Elon Musk’s SpaceX has teamed up with a research lab in Colorado to send marijuana and coffee plants up to the ISS (International Space Station) in March 2020.
The mission is going to test if zero gravity will mutate or genetically alter the plants, so presumably, someday you can have CBD and Coffee on Mars.
The Front Range Biosciences, an agricultural biotech company that breeds genetically consistent hemp and coffee varieties, has partnered with Space Cells and the University of Colorado to send 480 plant cell cultures in an incubator that is made for space.
The plants are going to be transported through a SpaceX cargo flight that will launch on March 2020 to resupply the International Space Station.
The plants are going to be contained in a special incubator with regulated temperature for nearly 30 days.
A team of astronauts on the ground is going to monitor the plants for 30 days before they get transported back to earth.
Jonathan Vaught, the co-founder and CEO of the Front Range Biosciences, said, “This is the first time anyone is researching the effects of microgravity and spaceflight on hemp and coffee cell cultures.”
Jonathan added, “There is science to support the theory that plants in space experience mutations. This is an opportunity to see whether those mutations hold up once brought back to earth and if there are new commercial applications.”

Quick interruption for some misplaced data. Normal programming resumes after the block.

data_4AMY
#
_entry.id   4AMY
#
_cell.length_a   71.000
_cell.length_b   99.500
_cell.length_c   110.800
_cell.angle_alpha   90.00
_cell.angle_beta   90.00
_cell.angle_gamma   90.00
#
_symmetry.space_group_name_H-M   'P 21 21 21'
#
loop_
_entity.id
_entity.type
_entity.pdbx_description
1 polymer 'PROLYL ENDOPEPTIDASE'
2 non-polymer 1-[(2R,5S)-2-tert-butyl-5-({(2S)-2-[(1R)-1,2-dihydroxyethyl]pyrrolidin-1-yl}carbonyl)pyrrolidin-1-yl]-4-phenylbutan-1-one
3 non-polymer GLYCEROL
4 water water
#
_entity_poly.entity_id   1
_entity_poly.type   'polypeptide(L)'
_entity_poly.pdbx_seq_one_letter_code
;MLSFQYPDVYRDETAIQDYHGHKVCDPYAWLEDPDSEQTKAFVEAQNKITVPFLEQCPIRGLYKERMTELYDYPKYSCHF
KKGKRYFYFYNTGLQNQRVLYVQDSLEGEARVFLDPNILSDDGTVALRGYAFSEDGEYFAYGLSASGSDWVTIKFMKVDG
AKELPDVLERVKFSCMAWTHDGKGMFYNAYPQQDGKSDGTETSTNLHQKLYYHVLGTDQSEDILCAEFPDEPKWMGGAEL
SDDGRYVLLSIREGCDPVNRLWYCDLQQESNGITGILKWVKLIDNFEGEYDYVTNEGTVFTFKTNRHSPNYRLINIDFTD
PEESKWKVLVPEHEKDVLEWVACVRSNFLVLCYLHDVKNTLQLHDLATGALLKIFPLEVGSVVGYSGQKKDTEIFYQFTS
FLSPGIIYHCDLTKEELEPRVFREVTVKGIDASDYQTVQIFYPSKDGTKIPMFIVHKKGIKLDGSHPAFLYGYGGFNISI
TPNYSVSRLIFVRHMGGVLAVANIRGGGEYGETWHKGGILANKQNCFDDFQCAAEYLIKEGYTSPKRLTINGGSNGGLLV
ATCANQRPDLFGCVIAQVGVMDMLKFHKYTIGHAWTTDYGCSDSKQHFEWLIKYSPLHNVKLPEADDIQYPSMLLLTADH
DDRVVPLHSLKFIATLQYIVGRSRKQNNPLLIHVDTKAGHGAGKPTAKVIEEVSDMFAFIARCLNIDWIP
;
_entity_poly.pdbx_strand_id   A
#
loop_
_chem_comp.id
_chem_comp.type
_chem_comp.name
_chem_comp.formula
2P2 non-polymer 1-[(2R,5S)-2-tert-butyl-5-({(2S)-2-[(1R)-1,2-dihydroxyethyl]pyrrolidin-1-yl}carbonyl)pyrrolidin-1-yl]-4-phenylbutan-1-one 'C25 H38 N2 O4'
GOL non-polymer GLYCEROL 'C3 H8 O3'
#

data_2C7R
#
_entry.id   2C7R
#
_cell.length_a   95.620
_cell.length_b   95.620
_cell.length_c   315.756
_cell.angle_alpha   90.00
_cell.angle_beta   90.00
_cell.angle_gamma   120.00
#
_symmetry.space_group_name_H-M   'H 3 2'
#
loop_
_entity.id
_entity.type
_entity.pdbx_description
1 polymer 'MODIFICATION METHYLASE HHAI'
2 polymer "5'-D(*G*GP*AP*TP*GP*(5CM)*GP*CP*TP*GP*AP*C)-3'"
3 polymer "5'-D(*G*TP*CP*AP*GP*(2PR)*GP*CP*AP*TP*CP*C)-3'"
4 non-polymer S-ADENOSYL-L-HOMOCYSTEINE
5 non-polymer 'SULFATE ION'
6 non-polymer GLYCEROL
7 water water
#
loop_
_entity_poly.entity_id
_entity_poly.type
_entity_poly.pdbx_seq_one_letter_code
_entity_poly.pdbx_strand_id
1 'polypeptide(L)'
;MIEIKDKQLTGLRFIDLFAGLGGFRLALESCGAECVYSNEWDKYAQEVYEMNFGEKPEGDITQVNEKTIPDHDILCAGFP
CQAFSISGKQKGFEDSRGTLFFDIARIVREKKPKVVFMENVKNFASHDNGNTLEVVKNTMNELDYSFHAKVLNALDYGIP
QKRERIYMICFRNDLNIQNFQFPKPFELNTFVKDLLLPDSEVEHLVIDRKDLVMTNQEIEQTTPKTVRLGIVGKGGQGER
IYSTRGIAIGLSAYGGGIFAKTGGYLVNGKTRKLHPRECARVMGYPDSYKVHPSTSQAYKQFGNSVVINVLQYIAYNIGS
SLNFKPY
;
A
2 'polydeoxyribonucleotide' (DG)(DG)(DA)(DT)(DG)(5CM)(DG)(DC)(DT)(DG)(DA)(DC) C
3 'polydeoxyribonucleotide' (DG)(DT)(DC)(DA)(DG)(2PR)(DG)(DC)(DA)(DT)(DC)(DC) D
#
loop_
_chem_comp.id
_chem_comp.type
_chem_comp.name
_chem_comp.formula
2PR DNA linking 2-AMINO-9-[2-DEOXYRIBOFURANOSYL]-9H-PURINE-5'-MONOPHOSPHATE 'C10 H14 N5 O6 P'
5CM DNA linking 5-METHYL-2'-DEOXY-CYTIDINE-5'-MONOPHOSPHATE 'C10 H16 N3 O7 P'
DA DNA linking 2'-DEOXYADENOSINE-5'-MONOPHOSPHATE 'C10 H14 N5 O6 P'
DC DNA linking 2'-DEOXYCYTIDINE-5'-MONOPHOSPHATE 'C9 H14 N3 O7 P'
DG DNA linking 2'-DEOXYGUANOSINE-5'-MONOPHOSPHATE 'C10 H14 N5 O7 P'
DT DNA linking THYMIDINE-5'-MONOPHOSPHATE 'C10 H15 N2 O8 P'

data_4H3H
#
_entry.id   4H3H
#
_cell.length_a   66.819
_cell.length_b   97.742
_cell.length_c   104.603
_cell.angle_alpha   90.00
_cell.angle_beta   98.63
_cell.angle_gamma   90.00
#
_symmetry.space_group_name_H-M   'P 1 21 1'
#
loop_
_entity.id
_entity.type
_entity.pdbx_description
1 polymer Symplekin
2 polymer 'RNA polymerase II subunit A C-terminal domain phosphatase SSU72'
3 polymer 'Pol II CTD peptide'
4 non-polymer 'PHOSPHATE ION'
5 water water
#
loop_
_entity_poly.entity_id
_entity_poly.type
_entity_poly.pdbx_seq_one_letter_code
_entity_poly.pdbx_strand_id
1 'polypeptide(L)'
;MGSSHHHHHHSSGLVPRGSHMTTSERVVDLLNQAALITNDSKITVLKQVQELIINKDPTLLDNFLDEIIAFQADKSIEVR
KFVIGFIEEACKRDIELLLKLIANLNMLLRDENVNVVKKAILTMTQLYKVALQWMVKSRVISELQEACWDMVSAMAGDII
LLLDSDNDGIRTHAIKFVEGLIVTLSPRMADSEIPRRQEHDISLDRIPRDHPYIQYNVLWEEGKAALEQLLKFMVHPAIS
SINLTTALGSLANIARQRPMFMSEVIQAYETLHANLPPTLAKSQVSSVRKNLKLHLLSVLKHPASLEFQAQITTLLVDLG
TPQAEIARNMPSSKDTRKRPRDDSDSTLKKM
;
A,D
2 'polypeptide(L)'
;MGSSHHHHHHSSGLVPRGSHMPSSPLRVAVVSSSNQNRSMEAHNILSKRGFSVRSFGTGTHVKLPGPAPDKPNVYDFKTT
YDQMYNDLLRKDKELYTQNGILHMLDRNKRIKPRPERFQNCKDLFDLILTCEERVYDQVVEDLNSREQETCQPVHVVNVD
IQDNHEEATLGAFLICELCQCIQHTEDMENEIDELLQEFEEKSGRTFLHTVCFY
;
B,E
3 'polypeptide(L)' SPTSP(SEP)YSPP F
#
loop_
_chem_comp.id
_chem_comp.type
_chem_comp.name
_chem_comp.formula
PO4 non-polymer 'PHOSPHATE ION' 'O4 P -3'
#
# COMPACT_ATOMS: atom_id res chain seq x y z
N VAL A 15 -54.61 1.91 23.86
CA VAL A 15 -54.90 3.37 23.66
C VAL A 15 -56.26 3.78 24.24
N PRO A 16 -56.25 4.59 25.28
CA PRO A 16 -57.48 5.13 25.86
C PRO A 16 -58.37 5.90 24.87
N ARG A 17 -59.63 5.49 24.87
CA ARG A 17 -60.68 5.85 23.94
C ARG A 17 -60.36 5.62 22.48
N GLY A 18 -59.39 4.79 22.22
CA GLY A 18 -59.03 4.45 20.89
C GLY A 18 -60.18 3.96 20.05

When the cells return back to Earth, the Front Range Biosciences is going to examine the samples to see how microgravity and space radiation exposure alters plants that are grown outside our planet.
Reggie Gaudino, the Vice President of Research and Development at the Front Range, said, “We are excited to learn more about both hemp and coffee gene expression in microgravity and how that will inform our breeding programs.”
The new plan is one of the first steps toward producing interstellar pot or coffee, and will reportedly help design more resilient crops that are hardly hit by climate change.
In the future, people want the crew of the ISS to harvest and preserve the plants at different points in their grow-cycle. The data collected from that plan will be analyzed to see which metabolic pathways are turned on and turned off.
Hopefully, the crew of the ISS will not light up a joint.